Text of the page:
• (7) Owing to the application of the foregoing granular magnetic thin film and multilayered magnetic film to magnetic components and electronic equipment, there is the effect of ensuring miniaturization of the magnetic components and electronic equipment.
Patent Citations
Cited PatentFiling datePublication dateApplicantTitle
US6630255Mar 23, 2001Oct 7, 2003Seagate Technology LlcMultilayer perpendicular magnetic recording media with exchange decoupled spacer layers
JP2000150233A Title not available
JP2000340425A Title not available
JPH0950618A Title not available
JPH0982522A Title not available
JPH10270246A Title not available
Non-Patent Citations
Reference
1 *Merriam Webster's Collegiate Dictionary, Tenth Edition, p. 607.
Referenced by
Citing PatentFiling datePublication dateApplicantTitle
US7371471Mar 8, 2005May 13, 2008Nec Tokin CorporationElectromagnetic noise suppressing thin film
US7498088 *May 11, 2004Mar 3, 2009Taiyo Yuden Co., Ltd.Granular magnetic thin film and method for making the same, multilayered magnetic film, magnetic components and electronic equipment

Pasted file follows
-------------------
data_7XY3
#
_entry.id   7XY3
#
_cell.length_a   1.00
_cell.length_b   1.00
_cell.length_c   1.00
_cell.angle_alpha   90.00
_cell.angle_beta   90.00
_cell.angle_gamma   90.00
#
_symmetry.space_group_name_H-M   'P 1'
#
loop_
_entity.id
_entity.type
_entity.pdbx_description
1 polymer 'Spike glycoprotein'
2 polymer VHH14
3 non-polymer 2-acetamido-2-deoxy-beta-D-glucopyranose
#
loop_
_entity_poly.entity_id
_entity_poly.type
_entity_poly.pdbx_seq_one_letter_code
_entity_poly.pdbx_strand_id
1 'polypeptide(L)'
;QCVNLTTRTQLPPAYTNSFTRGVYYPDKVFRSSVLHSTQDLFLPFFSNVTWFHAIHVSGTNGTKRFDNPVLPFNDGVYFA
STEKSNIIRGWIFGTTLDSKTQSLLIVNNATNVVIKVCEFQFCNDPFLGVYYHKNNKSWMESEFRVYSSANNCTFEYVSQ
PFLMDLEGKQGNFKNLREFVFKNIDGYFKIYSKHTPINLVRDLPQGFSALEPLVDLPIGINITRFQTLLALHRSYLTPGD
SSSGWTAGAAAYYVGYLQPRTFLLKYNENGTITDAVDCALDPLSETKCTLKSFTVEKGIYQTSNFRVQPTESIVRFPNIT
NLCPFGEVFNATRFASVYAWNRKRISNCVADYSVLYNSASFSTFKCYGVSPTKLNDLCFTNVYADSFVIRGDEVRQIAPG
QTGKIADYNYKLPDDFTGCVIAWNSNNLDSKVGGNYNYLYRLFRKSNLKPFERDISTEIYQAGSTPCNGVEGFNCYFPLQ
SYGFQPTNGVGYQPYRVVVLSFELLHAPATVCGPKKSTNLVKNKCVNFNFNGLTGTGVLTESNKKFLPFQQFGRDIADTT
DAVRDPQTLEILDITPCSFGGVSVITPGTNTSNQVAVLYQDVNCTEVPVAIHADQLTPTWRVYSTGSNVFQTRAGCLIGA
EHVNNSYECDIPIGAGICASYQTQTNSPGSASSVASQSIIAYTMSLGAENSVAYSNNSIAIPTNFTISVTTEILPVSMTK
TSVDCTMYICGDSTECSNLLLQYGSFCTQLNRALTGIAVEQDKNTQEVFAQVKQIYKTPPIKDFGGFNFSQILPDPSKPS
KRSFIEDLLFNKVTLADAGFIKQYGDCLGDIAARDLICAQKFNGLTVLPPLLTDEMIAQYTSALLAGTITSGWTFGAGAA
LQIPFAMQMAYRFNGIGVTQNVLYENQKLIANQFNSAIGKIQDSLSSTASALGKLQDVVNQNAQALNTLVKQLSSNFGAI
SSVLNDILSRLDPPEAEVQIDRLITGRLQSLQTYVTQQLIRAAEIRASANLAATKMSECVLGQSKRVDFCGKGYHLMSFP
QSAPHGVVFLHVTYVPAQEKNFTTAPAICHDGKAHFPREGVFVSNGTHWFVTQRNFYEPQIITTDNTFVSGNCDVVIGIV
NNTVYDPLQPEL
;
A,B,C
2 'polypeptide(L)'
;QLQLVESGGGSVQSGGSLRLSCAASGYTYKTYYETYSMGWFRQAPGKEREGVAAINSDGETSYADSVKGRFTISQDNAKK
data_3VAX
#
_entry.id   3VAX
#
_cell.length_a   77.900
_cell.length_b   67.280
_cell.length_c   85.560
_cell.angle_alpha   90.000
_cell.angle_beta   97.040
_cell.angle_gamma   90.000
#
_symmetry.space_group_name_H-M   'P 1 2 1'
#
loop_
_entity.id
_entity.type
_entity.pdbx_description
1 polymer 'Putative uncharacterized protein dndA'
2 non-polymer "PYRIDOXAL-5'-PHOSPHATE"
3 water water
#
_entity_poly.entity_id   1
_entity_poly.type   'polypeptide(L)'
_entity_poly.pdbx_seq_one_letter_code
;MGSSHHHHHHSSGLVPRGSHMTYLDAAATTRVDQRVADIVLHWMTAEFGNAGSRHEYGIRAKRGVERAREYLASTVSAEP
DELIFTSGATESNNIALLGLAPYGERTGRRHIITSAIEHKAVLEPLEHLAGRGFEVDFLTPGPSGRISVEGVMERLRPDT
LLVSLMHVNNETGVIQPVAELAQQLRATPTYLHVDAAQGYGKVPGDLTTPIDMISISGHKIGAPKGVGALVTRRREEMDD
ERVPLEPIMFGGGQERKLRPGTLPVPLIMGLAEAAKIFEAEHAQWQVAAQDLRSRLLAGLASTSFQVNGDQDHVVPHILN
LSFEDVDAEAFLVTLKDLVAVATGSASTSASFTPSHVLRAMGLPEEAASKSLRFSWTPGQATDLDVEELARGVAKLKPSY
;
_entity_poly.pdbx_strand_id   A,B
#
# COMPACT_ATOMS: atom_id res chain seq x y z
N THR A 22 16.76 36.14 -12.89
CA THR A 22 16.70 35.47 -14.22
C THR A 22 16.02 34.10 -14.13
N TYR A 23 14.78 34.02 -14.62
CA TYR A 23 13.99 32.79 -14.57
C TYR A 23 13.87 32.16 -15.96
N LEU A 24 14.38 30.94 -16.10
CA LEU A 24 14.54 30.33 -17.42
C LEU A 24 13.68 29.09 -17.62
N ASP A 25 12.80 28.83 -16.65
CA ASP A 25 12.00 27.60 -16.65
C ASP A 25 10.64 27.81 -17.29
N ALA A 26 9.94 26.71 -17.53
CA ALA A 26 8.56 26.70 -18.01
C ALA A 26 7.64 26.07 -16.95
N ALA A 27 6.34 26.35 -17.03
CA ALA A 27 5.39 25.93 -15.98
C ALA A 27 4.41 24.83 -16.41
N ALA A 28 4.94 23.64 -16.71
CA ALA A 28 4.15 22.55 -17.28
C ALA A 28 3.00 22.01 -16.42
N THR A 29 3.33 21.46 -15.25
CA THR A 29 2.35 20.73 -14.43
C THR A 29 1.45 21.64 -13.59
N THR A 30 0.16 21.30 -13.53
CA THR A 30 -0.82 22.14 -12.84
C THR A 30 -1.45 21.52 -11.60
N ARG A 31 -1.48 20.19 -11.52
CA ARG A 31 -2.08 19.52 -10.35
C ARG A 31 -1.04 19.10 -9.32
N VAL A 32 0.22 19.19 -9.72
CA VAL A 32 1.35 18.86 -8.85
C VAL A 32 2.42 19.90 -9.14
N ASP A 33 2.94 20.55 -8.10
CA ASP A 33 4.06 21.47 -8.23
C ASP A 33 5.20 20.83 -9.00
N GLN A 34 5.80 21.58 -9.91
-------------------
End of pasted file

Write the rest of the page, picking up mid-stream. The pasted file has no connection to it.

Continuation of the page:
US7752737 *May 8, 2008Jul 13, 2010Fuji Electric Device Technology Co., Ltd.Method for manufacturing a powder magnetic core
US7989095 *Dec 28, 2004Aug 2, 2011General Electric CompanyMagnetic layer with nanodispersoids having a bimodal distribution
US8323728Jan 31, 2011Dec 4, 2012General Electric CompanyMagnetic laminated structure and method of making
US20040209111 *May 11, 2004Oct 21, 2004Taiyo Yuden Co., Led.Granular magnetic thin film and method for making the same, multilayered magnetic film, magnetic components and electronic equipment
Classifications
U.S. Classification428/828
International ClassificationH01F10/13, H05K9/00, H01F41/30, G11B5/70, G11B5/66, H01F10/00, H01F41/18, H01F10/32
Cooperative ClassificationY10T428/3183, Y10T428/32, Y10T428/12611, Y10T428/12493, Y10T428/12618, Y10T428/12535, H01F41/183, H01F10/3227, H05K9/0084, H01F10/132, H01F41/301, H01F10/007, H01F10/138, B82Y40/00, B82Y25/00
European ClassificationB82Y25/00, B82Y40/00, H05K9/00M4C, H01F10/32L, H01F41/30B, H01F10/00E, H01F41/18B
Legal Events
DateCodeEventDescription
Dec 4, 2009FPAYFee payment
Year of fee payment: 4
Jan 24, 2014REMIMaintenance fee reminder mailed
Jun 13, 2014LAPSLapse for failure to pay maintenance fees
Aug 5, 2014FPExpired due to failure to pay maintenance fee
Effective date: 20140613